Wednesday, May 07, 2008

Time to Get off the Stage

A little trouble with my eye has slowed me down on writing for Sense, but I am continuing to follow the campaign for the Democratic nomination and to sing with the ever increasing "chorista punditi". I would not be so demeaning to Hillary as to say she will be the singing fat lady that ends the opera, but I suppose that role could be credited to the voters in North Carolina and Indiana yesterday. Hillary was waxed in North Carolina and survived by the skin of her teeth in Indiana.

Hillary is going deeper into debt to keep her ineffective machine rolling. Undeclared super delegates are waiting for her collapse, while those that have declared since February heavily favor Obama. Her rapid moving of the goal posts after each setback has become ludicrous. Her pathetic pandering by joining McCain in the gas tax holiday farce has amplified the distrust most voters have of her.

The handful of States left to vote are now almost irrelevant, with their outcomes essentially predetermined, and with Obama to achieve his electoral delegate majority in the next couple weeks. Realistically Hillary can now only try to salvage some of these items: look magnanimous by quitting after a victorious night at the polls, like maybe when she wins in West Virginia; get the Obama campaign to pay her campaign debts; try to look like a principled fighter by negotiating some deal about counting Florida and Michigan; have some say in the process of choosing the Obama running mate; avoid being marginalized by the Obama administration and the Democratic power wielders; and keep open her option to run next time if Obama loses this year.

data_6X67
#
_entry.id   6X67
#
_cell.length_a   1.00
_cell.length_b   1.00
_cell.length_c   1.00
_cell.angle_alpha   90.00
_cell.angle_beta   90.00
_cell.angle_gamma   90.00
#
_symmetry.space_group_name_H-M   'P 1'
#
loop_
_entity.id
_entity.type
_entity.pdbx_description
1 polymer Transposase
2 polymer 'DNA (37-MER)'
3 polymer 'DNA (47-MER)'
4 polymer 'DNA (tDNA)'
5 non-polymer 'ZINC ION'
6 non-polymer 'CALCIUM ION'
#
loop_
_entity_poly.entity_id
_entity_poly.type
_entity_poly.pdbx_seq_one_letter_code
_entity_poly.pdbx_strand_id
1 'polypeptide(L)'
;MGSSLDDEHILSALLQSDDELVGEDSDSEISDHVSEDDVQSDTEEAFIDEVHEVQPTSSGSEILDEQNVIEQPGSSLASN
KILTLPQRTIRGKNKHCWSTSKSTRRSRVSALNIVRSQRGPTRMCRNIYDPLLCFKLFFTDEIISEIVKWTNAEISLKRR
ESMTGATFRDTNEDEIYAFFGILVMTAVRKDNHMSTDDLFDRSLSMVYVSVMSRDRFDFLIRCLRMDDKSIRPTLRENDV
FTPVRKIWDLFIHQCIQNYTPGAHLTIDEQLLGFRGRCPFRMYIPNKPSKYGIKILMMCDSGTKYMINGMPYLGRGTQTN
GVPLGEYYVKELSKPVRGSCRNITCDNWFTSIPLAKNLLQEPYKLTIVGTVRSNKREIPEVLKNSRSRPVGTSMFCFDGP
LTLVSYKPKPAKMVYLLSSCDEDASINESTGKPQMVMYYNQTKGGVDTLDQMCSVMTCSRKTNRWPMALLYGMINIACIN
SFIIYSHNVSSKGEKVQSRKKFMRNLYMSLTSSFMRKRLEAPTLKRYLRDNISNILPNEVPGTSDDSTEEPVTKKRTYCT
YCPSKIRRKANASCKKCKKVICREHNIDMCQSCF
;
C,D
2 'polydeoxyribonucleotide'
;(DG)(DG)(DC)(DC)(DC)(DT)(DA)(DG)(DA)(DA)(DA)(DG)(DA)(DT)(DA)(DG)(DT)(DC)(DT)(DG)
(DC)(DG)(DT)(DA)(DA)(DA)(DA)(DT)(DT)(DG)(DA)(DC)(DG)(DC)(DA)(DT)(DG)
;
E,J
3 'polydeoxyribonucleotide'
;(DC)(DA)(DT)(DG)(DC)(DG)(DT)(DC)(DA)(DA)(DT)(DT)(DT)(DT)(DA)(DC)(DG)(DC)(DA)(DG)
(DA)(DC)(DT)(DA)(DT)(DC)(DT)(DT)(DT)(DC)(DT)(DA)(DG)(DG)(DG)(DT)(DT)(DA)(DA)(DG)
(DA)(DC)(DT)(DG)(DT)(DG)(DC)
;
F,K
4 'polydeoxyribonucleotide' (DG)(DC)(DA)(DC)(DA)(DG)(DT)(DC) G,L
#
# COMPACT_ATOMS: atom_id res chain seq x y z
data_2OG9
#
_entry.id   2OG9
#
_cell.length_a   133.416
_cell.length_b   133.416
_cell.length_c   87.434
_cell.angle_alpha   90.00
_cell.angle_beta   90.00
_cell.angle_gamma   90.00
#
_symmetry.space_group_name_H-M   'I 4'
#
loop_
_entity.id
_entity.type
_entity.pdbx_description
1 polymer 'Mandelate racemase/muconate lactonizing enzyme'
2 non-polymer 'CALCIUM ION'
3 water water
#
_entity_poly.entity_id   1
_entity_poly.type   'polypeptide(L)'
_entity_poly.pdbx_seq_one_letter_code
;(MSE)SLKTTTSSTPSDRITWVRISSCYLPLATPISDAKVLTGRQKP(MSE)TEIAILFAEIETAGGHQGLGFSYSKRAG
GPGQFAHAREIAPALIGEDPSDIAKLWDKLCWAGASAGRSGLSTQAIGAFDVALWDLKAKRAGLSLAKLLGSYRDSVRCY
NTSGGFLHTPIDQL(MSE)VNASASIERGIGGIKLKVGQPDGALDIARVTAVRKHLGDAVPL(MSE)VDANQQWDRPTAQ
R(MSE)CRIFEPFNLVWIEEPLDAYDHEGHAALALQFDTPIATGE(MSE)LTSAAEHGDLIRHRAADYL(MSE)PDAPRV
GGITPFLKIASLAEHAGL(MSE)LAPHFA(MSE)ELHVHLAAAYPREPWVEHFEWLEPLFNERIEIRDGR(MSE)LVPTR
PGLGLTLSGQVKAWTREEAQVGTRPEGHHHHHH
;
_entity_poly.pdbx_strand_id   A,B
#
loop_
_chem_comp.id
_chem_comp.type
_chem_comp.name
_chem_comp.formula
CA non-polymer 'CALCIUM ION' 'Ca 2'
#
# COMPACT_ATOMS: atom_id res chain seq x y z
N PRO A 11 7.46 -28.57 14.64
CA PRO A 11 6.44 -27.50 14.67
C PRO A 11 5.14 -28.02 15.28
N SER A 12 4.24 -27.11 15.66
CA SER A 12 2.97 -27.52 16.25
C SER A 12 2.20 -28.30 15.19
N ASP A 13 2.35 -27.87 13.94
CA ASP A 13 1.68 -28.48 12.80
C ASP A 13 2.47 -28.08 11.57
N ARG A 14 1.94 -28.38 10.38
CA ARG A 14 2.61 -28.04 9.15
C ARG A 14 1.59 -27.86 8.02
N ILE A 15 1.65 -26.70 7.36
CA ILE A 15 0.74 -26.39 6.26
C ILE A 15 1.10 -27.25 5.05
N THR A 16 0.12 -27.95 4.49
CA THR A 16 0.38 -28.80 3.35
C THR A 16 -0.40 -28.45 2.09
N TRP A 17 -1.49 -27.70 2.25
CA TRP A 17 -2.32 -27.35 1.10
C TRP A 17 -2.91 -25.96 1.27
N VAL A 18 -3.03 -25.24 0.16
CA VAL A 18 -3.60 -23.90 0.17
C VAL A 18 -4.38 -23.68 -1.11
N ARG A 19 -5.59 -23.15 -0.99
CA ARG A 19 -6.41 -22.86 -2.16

Focus is now seriously shifting to the candidates for running mate. One thing for sure in my mind is that it should not be Hillary. Obama is a move to the future, and Clinton back to the past. Choosing Clinton would conflict the Obama message. As a VP candidate, Hillary might have more to gain by losing than by winning. She was willing to play second fiddle to Bill, at least in public, while sometimes acting as a power sharer behind the scenes, all the while expecting to have her own shot at the first spot down the line. If she became VP under Obama, I think she would always resent him as a usurper. Her very presence in the executive branch would result in constant attacks by the myriad of Clinton haters, continuing a process of distraction and polarization that Obama himself offers us hope of escaping.

Once Hillary leaves the stage, excitement will shift to the VP choices. McCain may have to pick someone from the right wing, further showing him as more of a flipper than a maverick. Obama will have a greater choice of compatible mates to consider. I hope Senator Claire McCaskill of Missouri gets on the list of VP possibilities. Since coming out in support of Obama, she has been making some favorable TV appearances on his behalf. She might be able to keep older women voters from defecting, and being from a swing, border State, bring that aspect to the ticket. She has experience in the State Legislature, as State Auditor and as an elected prosecuting attorney.